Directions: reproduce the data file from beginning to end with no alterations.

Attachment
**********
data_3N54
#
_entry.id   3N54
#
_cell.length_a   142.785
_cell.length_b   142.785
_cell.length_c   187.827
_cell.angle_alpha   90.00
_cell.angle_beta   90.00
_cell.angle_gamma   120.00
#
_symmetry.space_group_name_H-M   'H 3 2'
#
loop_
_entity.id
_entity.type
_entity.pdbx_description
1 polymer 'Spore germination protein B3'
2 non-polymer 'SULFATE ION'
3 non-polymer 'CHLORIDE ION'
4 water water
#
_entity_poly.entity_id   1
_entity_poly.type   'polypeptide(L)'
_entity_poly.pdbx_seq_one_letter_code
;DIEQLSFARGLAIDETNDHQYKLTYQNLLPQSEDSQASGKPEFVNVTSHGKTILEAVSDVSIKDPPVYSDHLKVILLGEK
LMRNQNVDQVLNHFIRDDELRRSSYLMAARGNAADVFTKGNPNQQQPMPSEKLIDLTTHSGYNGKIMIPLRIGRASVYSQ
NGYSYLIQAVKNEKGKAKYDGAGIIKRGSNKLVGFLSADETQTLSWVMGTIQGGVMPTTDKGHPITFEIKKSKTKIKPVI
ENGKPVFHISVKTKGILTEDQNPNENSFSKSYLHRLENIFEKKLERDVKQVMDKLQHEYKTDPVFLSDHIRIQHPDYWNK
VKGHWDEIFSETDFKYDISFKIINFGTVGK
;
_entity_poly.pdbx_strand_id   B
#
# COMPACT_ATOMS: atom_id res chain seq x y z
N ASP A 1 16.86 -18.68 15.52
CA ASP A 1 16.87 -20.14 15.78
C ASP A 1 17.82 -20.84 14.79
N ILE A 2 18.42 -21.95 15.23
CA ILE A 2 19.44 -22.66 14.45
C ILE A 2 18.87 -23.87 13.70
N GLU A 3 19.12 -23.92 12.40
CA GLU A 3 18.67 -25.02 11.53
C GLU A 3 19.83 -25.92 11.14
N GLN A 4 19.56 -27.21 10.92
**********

data_3N54
#
_entry.id   3N54
#
_cell.length_a   142.785
_cell.length_b   142.785
_cell.length_c   187.827
_cell.angle_alpha   90.00
_cell.angle_beta   90.00
_cell.angle_gamma   120.00
#
_symmetry.space_group_name_H-M   'H 3 2'
#
loop_
_entity.id
_entity.type
_entity.pdbx_description
1 polymer 'Spore germination protein B3'
2 non-polymer 'SULFATE ION'
3 non-polymer 'CHLORIDE ION'
4 water water
#
_entity_poly.entity_id   1
_entity_poly.type   'polypeptide(L)'
_entity_poly.pdbx_seq_one_letter_code
;DIEQLSFARGLAIDETNDHQYKLTYQNLLPQSEDSQASGKPEFVNVTSHGKTILEAVSDVSIKDPPVYSDHLKVILLGEK
LMRNQNVDQVLNHFIRDDELRRSSYLMAARGNAADVFTKGNPNQQQPMPSEKLIDLTTHSGYNGKIMIPLRIGRASVYSQ
NGYSYLIQAVKNEKGKAKYDGAGIIKRGSNKLVGFLSADETQTLSWVMGTIQGGVMPTTDKGHPITFEIKKSKTKIKPVI
ENGKPVFHISVKTKGILTEDQNPNENSFSKSYLHRLENIFEKKLERDVKQVMDKLQHEYKTDPVFLSDHIRIQHPDYWNK
VKGHWDEIFSETDFKYDISFKIINFGTVGK
;
_entity_poly.pdbx_strand_id   B
#
# COMPACT_ATOMS: atom_id res chain seq x y z
N ASP A 1 16.86 -18.68 15.52
CA ASP A 1 16.87 -20.14 15.78
C ASP A 1 17.82 -20.84 14.79
N ILE A 2 18.42 -21.95 15.23
CA ILE A 2 19.44 -22.66 14.45
C ILE A 2 18.87 -23.87 13.70
N GLU A 3 19.12 -23.92 12.40
CA GLU A 3 18.67 -25.02 11.53
C GLU A 3 19.83 -25.92 11.14
N GLN A 4 19.56 -27.21 10.92